NBA Finals Continue in the Bubble


Annie Xu ’22

The Miami Heat and the Los Angeles Lakers face off in the NBA finals.

To say this National Basketball Association (NBA) season has been unpredictable is an understatement. From the meteoric rise of new stars, such as Jamal Murray and Tyler Herro, to the utter collapse of pre-bubble championship favorites the Los Angeles Clippers, the season has been a bright spot amidst the COVID-19 pandemic. 

Twenty-two teams, eleven from each conference, were invited to play and live in the “bubble” located in Walt Disney World on July 7, after a season suspension starting in March. Players isolated in the “bubble” to protect themselves from COVID-19. However, questions about players’ mental health, new rules, new playoff seeding structures, and the adoption of virtual fans lingered on fans’ minds. 

The season resumed on July 30, with each of the top 22 teams in playoff contention playing in eight seeding games. In these eight games, the Devin Booker-led Phoenix Suns and th Damian Lillard-led Portland Trail Blazers took the league by storm. The Suns, who nearly everyone counted out pre-bubble, muscled their way to an undefeated record. However, the Suns were knocked out by an even more impressive Trail Blazers squad, which rallied from behind to secure an eighth-seed playoff berth. Damian Lillard was crowned Bubble MVP.

First-round playoff matchups saw the clashes of dominant forces in what many believed was the best first round in NBA history. First, the red-hot Trail Blazers stole game one from the top-seeded Los Angeles Lakers. The win caused chaos among sports commentators, with Colin Cowherd proclaiming the Trail Blazers the best 8th seed in league history. However, Lebron James, Anthony Davis, and the Lakers’ supporting cast quickly ravaged the Cinderella story. 

On the other side of the NBA, the first round was a breeze for the Eastern Conference teams, with three sweeps (a 4-0 victory) and one gentleman’s sweep (a 4-1 victory). The rest of the first round in the West also panned out well for the favorites, as the Denver Nuggets fought back from a 3-1 deficit to defeat the Utah Jazz. Denver’s run of improbable comebacks did not stop there. In the conference semifinals, the Nuggets, whose young roster was talented but inexperienced, shocked the championship favorite L.A. Clippers, once again coming back from being down 3-1. 

In the East, the ultra-young Miami Heat challenged and nearly swept the Eastern Conference’s 1-seeded Milwakee Bucks. Miami’s young stars, Bam Adebayo and Tyler Herro, in harmony with the seasoned veterans, Jimmy Butler, Goran Dragic, and Jae Crowder, were too much for two-time MVP Giannis Antetokounmpo to handle. Antetokounmpo fumbled away opportunities to clinch multiple games and hobbled off the court following a game 3 loss.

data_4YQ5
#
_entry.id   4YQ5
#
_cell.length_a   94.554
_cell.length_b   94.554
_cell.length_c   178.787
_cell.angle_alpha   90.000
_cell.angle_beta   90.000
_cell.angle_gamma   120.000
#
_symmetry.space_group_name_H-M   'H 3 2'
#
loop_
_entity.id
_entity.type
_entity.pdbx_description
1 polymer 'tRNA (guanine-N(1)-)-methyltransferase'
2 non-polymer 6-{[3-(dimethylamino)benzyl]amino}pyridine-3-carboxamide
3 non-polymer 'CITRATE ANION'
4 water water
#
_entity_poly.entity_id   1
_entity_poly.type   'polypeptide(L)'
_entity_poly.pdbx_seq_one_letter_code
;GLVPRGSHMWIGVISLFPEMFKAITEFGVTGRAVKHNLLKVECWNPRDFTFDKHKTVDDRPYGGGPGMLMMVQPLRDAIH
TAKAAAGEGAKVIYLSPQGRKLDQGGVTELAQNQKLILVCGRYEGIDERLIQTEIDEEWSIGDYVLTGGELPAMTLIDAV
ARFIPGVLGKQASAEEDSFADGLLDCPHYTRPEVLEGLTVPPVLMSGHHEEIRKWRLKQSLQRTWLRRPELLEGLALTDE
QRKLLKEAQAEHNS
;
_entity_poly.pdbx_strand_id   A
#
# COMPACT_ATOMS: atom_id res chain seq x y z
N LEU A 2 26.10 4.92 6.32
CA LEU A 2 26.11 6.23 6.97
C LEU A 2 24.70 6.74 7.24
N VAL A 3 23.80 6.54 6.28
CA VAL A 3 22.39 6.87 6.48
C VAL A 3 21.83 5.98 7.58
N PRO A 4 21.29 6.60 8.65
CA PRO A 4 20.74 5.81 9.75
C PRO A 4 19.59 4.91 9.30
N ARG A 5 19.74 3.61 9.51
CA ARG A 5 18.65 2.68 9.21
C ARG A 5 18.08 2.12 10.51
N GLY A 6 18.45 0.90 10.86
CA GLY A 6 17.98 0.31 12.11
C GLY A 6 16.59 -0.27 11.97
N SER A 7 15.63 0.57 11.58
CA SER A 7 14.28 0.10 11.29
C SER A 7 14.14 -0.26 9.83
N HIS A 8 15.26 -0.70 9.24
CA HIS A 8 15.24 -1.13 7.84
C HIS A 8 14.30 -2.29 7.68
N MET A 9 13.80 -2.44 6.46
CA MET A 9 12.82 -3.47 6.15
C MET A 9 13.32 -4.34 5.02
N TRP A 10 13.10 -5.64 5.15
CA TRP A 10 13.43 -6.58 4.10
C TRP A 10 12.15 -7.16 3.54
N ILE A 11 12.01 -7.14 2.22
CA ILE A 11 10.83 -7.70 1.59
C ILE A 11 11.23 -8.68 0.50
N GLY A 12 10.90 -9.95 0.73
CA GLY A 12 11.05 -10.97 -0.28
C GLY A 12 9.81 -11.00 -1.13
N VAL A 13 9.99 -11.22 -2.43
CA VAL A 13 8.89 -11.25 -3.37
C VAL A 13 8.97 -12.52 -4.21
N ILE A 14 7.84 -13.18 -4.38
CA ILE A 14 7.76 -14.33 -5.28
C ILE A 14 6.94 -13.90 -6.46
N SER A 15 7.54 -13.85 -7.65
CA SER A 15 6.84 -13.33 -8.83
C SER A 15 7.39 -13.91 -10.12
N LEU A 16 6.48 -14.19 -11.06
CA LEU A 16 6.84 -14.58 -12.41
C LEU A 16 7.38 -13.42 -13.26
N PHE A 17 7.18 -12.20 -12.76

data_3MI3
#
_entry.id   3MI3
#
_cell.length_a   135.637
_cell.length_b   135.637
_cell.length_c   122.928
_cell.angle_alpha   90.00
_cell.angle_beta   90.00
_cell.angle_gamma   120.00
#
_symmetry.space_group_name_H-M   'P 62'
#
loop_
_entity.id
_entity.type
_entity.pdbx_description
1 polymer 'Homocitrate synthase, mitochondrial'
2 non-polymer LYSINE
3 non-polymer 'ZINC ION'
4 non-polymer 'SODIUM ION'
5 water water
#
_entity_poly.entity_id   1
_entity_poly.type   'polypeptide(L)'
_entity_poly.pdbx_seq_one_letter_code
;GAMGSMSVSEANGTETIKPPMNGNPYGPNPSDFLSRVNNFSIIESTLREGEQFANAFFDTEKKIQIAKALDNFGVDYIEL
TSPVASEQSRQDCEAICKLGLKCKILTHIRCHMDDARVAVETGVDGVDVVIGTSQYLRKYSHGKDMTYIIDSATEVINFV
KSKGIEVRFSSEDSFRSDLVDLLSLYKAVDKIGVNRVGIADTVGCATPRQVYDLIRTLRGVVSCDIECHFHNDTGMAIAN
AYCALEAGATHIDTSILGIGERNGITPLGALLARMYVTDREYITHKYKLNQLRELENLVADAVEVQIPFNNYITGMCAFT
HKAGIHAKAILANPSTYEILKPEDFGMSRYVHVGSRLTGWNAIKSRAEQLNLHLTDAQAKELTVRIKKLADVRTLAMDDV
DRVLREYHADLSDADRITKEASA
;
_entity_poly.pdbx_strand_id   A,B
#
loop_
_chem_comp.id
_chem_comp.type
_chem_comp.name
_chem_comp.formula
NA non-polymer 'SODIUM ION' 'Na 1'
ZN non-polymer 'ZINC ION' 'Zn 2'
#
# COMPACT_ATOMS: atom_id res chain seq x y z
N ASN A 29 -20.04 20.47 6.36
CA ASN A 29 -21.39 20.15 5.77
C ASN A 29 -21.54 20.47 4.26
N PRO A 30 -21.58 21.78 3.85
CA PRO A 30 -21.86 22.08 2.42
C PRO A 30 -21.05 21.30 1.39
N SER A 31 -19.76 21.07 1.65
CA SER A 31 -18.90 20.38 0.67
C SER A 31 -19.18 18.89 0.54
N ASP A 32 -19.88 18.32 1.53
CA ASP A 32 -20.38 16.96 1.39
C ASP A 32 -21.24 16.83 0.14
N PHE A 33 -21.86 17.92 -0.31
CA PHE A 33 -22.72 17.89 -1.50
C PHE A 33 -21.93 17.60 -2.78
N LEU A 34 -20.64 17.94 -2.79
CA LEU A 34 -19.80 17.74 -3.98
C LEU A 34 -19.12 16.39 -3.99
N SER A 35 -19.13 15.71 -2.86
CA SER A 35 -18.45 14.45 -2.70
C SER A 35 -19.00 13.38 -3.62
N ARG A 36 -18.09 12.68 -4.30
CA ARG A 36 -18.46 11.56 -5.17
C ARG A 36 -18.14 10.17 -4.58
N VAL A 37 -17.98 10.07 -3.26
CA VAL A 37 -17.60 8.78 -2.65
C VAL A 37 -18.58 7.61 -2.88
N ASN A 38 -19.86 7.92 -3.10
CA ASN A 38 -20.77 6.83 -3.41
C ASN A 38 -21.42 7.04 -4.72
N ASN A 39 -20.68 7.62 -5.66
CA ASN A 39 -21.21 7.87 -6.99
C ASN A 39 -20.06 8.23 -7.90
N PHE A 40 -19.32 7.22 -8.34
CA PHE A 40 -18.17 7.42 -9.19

The Boston Celtics’ victory in an intense seven-game series with reigning NBA champions, the Toronto Raptors, marked the rest of round two. In the West, the Lebron James-Anthony Davis combo overpowered the small-ball driven Houston Rockets lineup, advancing to the conference finals.

The NBA conference finals, once again, challenged the image commentators and experts painted pre-bubble. In the East, it was the first time the competitors were neither the one-seed or two-seed. Out West, Denver had taken the breath out of half of Los Angeles’s fan base. 

The conference finals, however, did not play out as surprisingly as preceding rounds. Though game three of the Los Angeles Lakers versus the Denver Nuggets was marked by an Anthony Davis buzzer beater, both series were over before game seven. In the East, Miami established itself as a legitimate contender for the NBA crown. Out West, Lebron James reminded everybody of his legacy.

These upsets in the semifinals decided the unlikely finals matchup between the Miami Heat and Los Angeles Lakers. When surveyed, 65% of 35 Hotchkiss students believed the eventual victors would be the Lakers, while the other 35% firmly stood behind the Miami squad. Forty-five percent believed that the game would end at six games, 29% favored five games, 23% believed the series would extend to seven, and the rest thought it would be a clean sweep.

The Los Angeles Lakers and Miami Heat play game 5 on October 9 where the Miami Heat will fight to play a game 6.


Author’s Analysis:

The NBA playoffs, especially the finals, are star-driven. No matter how many players scoring 15 a night you have, the big stage is for big-time players. The Lakers have arguably two of the top five players in the league in Lebron James and Antony Davis, while the Heat’s best player, Jimmy Butler, is border-line top 15. 

The Heat got to the Finals behind the explosive play of Rookie Tyler Herro, All-Star Bam Adebayo, and veteran Goran Dragic, although they all lack critical playoff experience. The Heat has no answer to the Laker’s dominant big man in Davis and cannot afford to double James without giving up an open three. 

Although Eric Spulstra, the Heat coach, is a multiple-time champion and proven leader, even his heroics cannot overcome the flaws of a young and small Heat roster. 


Final Prediction: Los Angeles Lakers win in five games

Finals MVP: Lebron James